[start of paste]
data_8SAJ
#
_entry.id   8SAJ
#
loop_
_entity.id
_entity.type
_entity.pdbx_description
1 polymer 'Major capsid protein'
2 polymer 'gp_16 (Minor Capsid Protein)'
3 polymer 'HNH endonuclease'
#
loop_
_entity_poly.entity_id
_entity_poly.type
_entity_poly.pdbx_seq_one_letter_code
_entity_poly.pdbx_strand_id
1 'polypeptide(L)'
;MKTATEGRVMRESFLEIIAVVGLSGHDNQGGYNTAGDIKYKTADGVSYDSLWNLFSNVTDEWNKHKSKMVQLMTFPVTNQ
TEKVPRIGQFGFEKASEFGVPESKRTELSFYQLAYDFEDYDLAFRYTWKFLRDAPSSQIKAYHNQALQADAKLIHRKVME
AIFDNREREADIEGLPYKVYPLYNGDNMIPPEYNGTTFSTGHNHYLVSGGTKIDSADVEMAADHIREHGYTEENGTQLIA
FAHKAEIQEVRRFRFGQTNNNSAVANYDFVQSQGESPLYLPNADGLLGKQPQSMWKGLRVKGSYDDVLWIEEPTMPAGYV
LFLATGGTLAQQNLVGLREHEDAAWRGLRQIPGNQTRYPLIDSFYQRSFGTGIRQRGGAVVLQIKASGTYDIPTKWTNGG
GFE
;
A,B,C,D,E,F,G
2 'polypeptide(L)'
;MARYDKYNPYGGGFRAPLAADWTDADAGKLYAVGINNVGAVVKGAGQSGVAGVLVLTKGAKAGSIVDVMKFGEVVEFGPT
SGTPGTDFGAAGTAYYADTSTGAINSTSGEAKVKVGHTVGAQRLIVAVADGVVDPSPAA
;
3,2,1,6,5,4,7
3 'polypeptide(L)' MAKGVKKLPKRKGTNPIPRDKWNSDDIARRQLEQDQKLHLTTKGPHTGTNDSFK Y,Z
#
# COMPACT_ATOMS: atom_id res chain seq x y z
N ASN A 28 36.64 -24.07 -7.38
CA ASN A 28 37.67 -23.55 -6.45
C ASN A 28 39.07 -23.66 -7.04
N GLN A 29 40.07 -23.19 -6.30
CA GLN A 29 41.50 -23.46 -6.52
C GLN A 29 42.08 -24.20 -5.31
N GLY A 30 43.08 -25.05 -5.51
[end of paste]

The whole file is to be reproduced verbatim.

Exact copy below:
data_8SAJ
#
_entry.id   8SAJ
#
loop_
_entity.id
_entity.type
_entity.pdbx_description
1 polymer 'Major capsid protein'
2 polymer 'gp_16 (Minor Capsid Protein)'
3 polymer 'HNH endonuclease'
#
loop_
_entity_poly.entity_id
_entity_poly.type
_entity_poly.pdbx_seq_one_letter_code
_entity_poly.pdbx_strand_id
1 'polypeptide(L)'
;MKTATEGRVMRESFLEIIAVVGLSGHDNQGGYNTAGDIKYKTADGVSYDSLWNLFSNVTDEWNKHKSKMVQLMTFPVTNQ
TEKVPRIGQFGFEKASEFGVPESKRTELSFYQLAYDFEDYDLAFRYTWKFLRDAPSSQIKAYHNQALQADAKLIHRKVME
AIFDNREREADIEGLPYKVYPLYNGDNMIPPEYNGTTFSTGHNHYLVSGGTKIDSADVEMAADHIREHGYTEENGTQLIA
FAHKAEIQEVRRFRFGQTNNNSAVANYDFVQSQGESPLYLPNADGLLGKQPQSMWKGLRVKGSYDDVLWIEEPTMPAGYV
LFLATGGTLAQQNLVGLREHEDAAWRGLRQIPGNQTRYPLIDSFYQRSFGTGIRQRGGAVVLQIKASGTYDIPTKWTNGG
GFE
;
A,B,C,D,E,F,G
2 'polypeptide(L)'
;MARYDKYNPYGGGFRAPLAADWTDADAGKLYAVGINNVGAVVKGAGQSGVAGVLVLTKGAKAGSIVDVMKFGEVVEFGPT
SGTPGTDFGAAGTAYYADTSTGAINSTSGEAKVKVGHTVGAQRLIVAVADGVVDPSPAA
;
3,2,1,6,5,4,7
3 'polypeptide(L)' MAKGVKKLPKRKGTNPIPRDKWNSDDIARRQLEQDQKLHLTTKGPHTGTNDSFK Y,Z
#
# COMPACT_ATOMS: atom_id res chain seq x y z
N ASN A 28 36.64 -24.07 -7.38
CA ASN A 28 37.67 -23.55 -6.45
C ASN A 28 39.07 -23.66 -7.04
N GLN A 29 40.07 -23.19 -6.30
CA GLN A 29 41.50 -23.46 -6.52
C GLN A 29 42.08 -24.20 -5.31
N GLY A 30 43.08 -25.05 -5.51